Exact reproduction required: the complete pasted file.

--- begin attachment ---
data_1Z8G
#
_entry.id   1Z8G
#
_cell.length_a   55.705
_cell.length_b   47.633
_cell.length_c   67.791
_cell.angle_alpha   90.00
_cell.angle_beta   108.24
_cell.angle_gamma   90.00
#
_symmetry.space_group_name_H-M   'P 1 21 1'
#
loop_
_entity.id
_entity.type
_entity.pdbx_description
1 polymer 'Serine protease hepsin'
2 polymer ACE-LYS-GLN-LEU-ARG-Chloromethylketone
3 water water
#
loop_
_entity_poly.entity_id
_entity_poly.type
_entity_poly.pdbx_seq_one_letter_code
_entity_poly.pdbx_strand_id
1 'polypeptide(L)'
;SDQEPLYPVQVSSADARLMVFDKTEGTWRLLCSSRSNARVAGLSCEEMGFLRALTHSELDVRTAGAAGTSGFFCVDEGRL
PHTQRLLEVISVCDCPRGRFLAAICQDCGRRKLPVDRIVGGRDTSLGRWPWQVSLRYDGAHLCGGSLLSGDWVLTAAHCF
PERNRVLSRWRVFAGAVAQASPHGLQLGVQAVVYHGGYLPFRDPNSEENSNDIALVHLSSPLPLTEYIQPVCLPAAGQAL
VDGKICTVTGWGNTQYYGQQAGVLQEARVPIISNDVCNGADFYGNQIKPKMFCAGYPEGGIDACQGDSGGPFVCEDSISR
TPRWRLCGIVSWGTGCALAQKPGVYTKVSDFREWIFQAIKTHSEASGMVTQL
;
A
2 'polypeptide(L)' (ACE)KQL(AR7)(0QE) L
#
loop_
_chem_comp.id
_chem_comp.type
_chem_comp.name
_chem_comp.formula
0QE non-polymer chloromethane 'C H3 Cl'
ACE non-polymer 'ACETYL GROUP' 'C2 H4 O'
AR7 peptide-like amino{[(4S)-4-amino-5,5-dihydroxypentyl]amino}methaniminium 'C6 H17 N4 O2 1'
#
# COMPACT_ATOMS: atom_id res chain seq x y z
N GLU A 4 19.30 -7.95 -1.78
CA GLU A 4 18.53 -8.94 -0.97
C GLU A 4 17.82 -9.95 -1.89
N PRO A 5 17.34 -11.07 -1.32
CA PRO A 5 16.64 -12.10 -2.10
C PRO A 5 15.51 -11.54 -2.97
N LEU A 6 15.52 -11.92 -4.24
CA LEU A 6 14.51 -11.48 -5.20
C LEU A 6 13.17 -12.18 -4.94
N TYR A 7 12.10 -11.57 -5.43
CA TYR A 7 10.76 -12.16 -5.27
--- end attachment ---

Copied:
data_1Z8G
#
_entry.id   1Z8G
#
_cell.length_a   55.705
_cell.length_b   47.633
_cell.length_c   67.791
_cell.angle_alpha   90.00
_cell.angle_beta   108.24
_cell.angle_gamma   90.00
#
_symmetry.space_group_name_H-M   'P 1 21 1'
#
loop_
_entity.id
_entity.type
_entity.pdbx_description
1 polymer 'Serine protease hepsin'
2 polymer ACE-LYS-GLN-LEU-ARG-Chloromethylketone
3 water water
#
loop_
_entity_poly.entity_id
_entity_poly.type
_entity_poly.pdbx_seq_one_letter_code
_entity_poly.pdbx_strand_id
1 'polypeptide(L)'
;SDQEPLYPVQVSSADARLMVFDKTEGTWRLLCSSRSNARVAGLSCEEMGFLRALTHSELDVRTAGAAGTSGFFCVDEGRL
PHTQRLLEVISVCDCPRGRFLAAICQDCGRRKLPVDRIVGGRDTSLGRWPWQVSLRYDGAHLCGGSLLSGDWVLTAAHCF
PERNRVLSRWRVFAGAVAQASPHGLQLGVQAVVYHGGYLPFRDPNSEENSNDIALVHLSSPLPLTEYIQPVCLPAAGQAL
VDGKICTVTGWGNTQYYGQQAGVLQEARVPIISNDVCNGADFYGNQIKPKMFCAGYPEGGIDACQGDSGGPFVCEDSISR
TPRWRLCGIVSWGTGCALAQKPGVYTKVSDFREWIFQAIKTHSEASGMVTQL
;
A
2 'polypeptide(L)' (ACE)KQL(AR7)(0QE) L
#
loop_
_chem_comp.id
_chem_comp.type
_chem_comp.name
_chem_comp.formula
0QE non-polymer chloromethane 'C H3 Cl'
ACE non-polymer 'ACETYL GROUP' 'C2 H4 O'
AR7 peptide-like amino{[(4S)-4-amino-5,5-dihydroxypentyl]amino}methaniminium 'C6 H17 N4 O2 1'
#
# COMPACT_ATOMS: atom_id res chain seq x y z
N GLU A 4 19.30 -7.95 -1.78
CA GLU A 4 18.53 -8.94 -0.97
C GLU A 4 17.82 -9.95 -1.89
N PRO A 5 17.34 -11.07 -1.32
CA PRO A 5 16.64 -12.10 -2.10
C PRO A 5 15.51 -11.54 -2.97
N LEU A 6 15.52 -11.92 -4.24
CA LEU A 6 14.51 -11.48 -5.20
C LEU A 6 13.17 -12.18 -4.94
N TYR A 7 12.10 -11.57 -5.43
CA TYR A 7 10.76 -12.16 -5.27